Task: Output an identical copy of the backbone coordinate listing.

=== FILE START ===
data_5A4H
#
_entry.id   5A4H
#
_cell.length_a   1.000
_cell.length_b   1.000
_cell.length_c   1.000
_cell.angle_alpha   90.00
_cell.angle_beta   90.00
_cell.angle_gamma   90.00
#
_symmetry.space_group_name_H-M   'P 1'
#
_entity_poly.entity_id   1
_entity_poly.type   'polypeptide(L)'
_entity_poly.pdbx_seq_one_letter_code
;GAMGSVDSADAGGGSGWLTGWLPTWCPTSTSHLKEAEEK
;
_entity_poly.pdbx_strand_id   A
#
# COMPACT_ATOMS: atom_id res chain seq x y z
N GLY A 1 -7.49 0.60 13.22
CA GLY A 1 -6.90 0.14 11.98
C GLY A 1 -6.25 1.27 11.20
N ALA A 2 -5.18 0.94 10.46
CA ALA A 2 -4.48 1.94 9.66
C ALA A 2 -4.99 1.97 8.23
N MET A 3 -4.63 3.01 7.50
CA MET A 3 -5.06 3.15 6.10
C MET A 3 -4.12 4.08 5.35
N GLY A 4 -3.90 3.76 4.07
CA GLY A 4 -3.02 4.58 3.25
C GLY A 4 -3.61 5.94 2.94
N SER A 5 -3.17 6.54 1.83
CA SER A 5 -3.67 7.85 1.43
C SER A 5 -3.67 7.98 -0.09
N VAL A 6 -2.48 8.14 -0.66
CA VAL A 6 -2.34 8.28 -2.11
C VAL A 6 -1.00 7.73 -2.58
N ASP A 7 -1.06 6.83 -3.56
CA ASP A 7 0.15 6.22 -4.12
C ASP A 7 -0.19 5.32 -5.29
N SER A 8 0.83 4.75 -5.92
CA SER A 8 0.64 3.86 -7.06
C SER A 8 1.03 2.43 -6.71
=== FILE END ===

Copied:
data_5A4H
#
_entry.id   5A4H
#
_cell.length_a   1.000
_cell.length_b   1.000
_cell.length_c   1.000
_cell.angle_alpha   90.00
_cell.angle_beta   90.00
_cell.angle_gamma   90.00
#
_symmetry.space_group_name_H-M   'P 1'
#
_entity_poly.entity_id   1
_entity_poly.type   'polypeptide(L)'
_entity_poly.pdbx_seq_one_letter_code
;GAMGSVDSADAGGGSGWLTGWLPTWCPTSTSHLKEAEEK
;
_entity_poly.pdbx_strand_id   A
#
# COMPACT_ATOMS: atom_id res chain seq x y z
N GLY A 1 -7.49 0.60 13.22
CA GLY A 1 -6.90 0.14 11.98
C GLY A 1 -6.25 1.27 11.20
N ALA A 2 -5.18 0.94 10.46
CA ALA A 2 -4.48 1.94 9.66
C ALA A 2 -4.99 1.97 8.23
N MET A 3 -4.63 3.01 7.50
CA MET A 3 -5.06 3.15 6.10
C MET A 3 -4.12 4.08 5.35
N GLY A 4 -3.90 3.76 4.07
CA GLY A 4 -3.02 4.58 3.25
C GLY A 4 -3.61 5.94 2.94
N SER A 5 -3.17 6.54 1.83
CA SER A 5 -3.67 7.85 1.43
C SER A 5 -3.67 7.98 -0.09
N VAL A 6 -2.48 8.14 -0.66
CA VAL A 6 -2.34 8.28 -2.11
C VAL A 6 -1.00 7.73 -2.58
N ASP A 7 -1.06 6.83 -3.56
CA ASP A 7 0.15 6.22 -4.12
C ASP A 7 -0.19 5.32 -5.29
N SER A 8 0.83 4.75 -5.92
CA SER A 8 0.64 3.86 -7.06
C SER A 8 1.03 2.43 -6.71